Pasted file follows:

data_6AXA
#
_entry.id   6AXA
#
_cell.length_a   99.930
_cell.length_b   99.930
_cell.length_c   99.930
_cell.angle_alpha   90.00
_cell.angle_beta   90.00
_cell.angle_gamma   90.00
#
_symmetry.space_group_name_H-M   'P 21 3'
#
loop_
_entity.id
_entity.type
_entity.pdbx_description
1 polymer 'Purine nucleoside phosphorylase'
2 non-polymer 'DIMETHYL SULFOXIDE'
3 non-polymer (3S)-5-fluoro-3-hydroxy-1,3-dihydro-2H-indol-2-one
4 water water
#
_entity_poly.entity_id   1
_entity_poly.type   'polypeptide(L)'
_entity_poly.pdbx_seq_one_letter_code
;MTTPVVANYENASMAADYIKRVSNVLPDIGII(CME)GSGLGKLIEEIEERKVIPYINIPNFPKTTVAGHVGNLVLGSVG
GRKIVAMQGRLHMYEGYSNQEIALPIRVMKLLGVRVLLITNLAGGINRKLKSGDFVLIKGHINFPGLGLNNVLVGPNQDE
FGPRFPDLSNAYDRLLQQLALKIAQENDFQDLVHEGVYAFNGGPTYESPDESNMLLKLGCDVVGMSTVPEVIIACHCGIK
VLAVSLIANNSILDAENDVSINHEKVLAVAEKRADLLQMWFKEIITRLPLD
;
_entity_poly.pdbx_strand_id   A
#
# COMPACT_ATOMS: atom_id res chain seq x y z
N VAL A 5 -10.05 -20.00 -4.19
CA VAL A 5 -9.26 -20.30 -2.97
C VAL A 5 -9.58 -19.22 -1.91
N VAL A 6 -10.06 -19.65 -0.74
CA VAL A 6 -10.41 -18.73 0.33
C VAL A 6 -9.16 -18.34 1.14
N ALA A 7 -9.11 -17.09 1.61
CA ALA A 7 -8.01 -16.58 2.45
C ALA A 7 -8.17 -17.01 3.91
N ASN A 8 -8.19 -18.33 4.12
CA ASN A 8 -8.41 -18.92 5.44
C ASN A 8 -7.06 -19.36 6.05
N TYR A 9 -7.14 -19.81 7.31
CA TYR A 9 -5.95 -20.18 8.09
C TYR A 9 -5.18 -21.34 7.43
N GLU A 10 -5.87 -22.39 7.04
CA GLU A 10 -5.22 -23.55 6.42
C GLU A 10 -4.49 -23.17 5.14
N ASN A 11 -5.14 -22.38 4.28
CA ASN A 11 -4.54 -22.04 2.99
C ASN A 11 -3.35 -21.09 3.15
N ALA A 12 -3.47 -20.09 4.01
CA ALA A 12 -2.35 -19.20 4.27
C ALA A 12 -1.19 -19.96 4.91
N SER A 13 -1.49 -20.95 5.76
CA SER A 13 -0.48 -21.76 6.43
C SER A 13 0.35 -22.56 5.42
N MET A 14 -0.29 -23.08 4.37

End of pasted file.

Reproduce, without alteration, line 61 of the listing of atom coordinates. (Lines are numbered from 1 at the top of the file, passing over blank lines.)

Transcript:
N MET A 14 -0.29 -23.08 4.37